Micrograph of a colon cancer organoid culture

Micrograph of a colon cancer organoid culture.Credit: Dr Torsten Wittmann/SPL

Gene therapy — which aims to treat genetic conditions by altering the genes that underlie the problem — has had something of a turbulent history. When it was first mooted half a century ago, researchers were enthusiastic about the prospect of treating the underlying causes, rather than just the symptoms, of persistent and complex genetic disorders. Then came the recognition that changing the DNA of a sufficient number of cells in an organ to create meaningful results was an uphill struggle. Now, however, scientists are finally making headway and bringing gene therapy out of its ‘dark age’.

This renewed progress is representative of where the biomedical sciences now finds itself more generally. Long-pursued innovations are finally maturing to become game-changers. Organoids, complex 3D multi-cell tissues, are changing how in vitro experiments are performed, for example, giving scientists a more accurate picture of how biological processes might play out in real organs. Organoid research is also helping to plug the gaps in the study of diseases for which suitable animal models are lacking.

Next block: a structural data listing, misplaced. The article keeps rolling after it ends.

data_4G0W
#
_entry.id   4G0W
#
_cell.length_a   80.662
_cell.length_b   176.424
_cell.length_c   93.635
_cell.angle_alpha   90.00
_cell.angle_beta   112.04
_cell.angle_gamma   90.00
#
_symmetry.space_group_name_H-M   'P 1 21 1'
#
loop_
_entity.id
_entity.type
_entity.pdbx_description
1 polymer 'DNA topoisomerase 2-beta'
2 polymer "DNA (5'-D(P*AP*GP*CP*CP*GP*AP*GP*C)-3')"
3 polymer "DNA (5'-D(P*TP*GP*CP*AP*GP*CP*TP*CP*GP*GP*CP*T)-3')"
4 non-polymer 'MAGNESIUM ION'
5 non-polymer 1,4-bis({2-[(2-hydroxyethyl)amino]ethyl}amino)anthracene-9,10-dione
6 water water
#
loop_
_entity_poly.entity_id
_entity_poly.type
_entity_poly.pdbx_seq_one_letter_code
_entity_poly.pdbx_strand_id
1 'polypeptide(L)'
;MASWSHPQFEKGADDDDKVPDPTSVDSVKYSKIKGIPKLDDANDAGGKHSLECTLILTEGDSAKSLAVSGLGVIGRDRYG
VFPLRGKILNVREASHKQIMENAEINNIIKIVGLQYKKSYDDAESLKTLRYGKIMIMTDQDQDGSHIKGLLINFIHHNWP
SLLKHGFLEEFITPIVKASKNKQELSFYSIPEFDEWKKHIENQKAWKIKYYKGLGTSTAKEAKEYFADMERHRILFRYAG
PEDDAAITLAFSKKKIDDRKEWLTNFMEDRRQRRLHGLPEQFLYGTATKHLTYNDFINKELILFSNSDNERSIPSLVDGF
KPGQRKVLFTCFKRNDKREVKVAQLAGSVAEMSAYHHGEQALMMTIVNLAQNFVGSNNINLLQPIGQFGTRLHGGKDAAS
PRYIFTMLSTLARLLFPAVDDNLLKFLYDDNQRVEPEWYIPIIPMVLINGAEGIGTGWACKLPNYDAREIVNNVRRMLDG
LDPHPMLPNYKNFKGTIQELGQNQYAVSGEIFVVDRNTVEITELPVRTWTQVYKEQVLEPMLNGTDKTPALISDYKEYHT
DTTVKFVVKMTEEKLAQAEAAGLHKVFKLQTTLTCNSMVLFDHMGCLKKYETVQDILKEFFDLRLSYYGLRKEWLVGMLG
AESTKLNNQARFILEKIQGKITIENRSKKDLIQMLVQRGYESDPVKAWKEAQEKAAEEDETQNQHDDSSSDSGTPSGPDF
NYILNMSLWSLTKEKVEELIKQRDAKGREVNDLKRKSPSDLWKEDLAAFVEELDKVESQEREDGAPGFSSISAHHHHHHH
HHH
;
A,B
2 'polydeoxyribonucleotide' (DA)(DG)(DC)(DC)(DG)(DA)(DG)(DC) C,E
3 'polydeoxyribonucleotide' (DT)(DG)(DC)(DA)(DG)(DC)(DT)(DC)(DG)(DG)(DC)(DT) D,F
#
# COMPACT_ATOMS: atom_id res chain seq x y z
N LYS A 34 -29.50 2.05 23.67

Optimism in the field is enhanced by the successes in finding vaccines to counter COVID-19. In this supplement, we use the Nature Index Share metric to show how the output of biomedical research has varied across different countries and territories during the pandemic.

There is cause for pessimism in other areas of biomedical research. Antimicrobial resistance, for example, is a stubborn problem. The zeal from policymakers, funders and pharmaceutical firms searching for a COVID-19 vaccine is lacking in the hunt to find new antibiotics. Unless this situation changes, experts warn that infections caused by resistant strains of bacteria could be causing 10 million deaths per year by 2050.